Nonfiction > Lionel Strachey, et al., eds. > The World’s Wit and Humor > British
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The World’s Wit and Humor: An Encyclopedia in 15 Volumes.  1906.
Vols. VI–IX: British
 
An Academy of Wits
By Jonathan Swift (1667–1745)
 
From “A Tale of a Tub”

IT is intended that a large academy be erected, capable of containing nine thousand seven hundred forty-and-three persons, which, by modest computation, is reckoned to be pretty near the current number of wits in this island. These are to be disposed into the several schools of this academy, and there pursue those studies to which their genius most inclines them.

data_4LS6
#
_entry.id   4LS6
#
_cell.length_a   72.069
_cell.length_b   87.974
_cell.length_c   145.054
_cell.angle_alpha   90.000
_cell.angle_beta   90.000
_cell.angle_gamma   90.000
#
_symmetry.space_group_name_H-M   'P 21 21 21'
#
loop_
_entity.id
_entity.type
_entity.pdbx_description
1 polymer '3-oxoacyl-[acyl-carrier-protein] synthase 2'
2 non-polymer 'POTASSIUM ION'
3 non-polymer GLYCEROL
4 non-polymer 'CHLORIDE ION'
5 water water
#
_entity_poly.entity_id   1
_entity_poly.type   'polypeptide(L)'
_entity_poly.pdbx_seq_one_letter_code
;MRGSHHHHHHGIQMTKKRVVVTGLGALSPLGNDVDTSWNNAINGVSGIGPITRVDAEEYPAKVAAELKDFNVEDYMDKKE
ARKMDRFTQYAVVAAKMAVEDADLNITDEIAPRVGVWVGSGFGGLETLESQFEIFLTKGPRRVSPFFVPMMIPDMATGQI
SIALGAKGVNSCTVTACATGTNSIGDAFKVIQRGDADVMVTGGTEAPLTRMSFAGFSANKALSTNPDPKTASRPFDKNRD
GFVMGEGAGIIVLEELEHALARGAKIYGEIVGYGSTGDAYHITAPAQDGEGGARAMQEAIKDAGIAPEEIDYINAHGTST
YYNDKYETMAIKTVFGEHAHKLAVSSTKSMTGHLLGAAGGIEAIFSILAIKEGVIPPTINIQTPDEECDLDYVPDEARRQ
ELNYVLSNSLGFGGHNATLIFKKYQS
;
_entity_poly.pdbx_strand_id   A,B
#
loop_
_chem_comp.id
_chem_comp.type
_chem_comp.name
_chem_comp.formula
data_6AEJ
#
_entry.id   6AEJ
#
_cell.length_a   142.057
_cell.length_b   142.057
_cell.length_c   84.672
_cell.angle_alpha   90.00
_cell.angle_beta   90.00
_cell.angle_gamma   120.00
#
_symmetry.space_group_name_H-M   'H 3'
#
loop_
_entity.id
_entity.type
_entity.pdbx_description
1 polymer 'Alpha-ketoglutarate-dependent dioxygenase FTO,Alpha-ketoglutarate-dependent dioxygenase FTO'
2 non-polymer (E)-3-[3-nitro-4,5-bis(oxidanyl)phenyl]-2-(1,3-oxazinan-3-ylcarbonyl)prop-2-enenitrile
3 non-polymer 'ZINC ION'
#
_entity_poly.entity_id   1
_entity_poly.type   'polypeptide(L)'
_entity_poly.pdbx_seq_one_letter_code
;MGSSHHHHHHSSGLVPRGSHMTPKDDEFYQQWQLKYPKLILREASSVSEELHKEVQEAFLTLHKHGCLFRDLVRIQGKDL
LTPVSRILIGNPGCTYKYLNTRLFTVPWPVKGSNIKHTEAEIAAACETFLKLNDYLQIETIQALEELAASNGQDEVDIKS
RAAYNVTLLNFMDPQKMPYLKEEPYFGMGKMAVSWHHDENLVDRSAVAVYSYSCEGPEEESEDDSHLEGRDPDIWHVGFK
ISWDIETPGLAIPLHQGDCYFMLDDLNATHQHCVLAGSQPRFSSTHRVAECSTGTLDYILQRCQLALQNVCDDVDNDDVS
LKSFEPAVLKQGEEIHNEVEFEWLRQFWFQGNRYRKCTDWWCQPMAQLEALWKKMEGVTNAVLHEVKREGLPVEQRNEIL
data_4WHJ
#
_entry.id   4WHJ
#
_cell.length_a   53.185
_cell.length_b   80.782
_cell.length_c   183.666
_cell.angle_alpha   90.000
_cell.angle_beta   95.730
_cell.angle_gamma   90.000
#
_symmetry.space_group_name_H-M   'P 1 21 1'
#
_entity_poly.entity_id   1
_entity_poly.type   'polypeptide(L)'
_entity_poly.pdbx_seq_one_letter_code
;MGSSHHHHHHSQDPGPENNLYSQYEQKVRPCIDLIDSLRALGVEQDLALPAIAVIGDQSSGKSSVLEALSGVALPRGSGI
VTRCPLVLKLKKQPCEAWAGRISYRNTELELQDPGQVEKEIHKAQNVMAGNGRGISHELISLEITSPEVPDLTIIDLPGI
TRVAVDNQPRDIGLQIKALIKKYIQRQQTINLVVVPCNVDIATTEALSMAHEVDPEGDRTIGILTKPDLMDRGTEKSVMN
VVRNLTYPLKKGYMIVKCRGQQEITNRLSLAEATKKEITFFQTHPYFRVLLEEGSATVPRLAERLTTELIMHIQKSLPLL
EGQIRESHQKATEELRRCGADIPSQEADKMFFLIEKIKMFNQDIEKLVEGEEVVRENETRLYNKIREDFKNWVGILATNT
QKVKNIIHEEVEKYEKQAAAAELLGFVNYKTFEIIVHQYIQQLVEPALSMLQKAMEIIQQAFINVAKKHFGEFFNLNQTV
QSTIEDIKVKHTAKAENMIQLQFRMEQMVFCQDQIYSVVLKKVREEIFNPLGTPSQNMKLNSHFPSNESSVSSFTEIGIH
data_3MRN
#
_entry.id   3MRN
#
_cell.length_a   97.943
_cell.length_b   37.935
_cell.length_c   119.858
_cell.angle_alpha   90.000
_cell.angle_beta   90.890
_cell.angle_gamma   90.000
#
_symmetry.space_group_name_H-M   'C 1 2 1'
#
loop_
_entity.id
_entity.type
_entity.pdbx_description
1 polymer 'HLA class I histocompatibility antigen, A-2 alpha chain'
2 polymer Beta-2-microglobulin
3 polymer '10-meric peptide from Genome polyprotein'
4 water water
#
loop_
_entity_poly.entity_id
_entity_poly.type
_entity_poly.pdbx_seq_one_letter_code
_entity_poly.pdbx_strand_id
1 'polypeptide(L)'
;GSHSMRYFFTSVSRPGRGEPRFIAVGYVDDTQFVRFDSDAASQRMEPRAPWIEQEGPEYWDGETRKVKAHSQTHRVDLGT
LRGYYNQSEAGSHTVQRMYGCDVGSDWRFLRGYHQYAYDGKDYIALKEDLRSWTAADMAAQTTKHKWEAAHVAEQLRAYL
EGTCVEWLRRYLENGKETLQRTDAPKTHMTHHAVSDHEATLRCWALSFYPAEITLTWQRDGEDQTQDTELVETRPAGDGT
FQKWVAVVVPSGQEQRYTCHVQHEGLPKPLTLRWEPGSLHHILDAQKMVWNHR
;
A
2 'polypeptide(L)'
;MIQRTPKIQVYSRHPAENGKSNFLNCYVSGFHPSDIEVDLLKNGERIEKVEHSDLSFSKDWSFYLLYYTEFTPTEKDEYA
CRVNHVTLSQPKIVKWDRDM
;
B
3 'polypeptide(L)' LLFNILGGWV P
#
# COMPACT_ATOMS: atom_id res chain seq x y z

1
  The undertaker himself will publish his proposals with all convenient speed; to which I shall refer the curious reader for a more particular account, mentioning at present only a few of the principal schools. There is first a large periphrastic school, with French and Italian masters; there is also the spelling-school, a very spacious building; the school of looking-glasses; the school of swearing; the school of critics; the school of salivation; the school of hobby-horses; the school of poetry; the school of tops; the school of spleen; the school of gaming; with many others, too tedious to recount. No person to be admitted a member into any of these schools, without an attestation under two sufficient persons’ hands, certifying him to be a wit.  2
 
 
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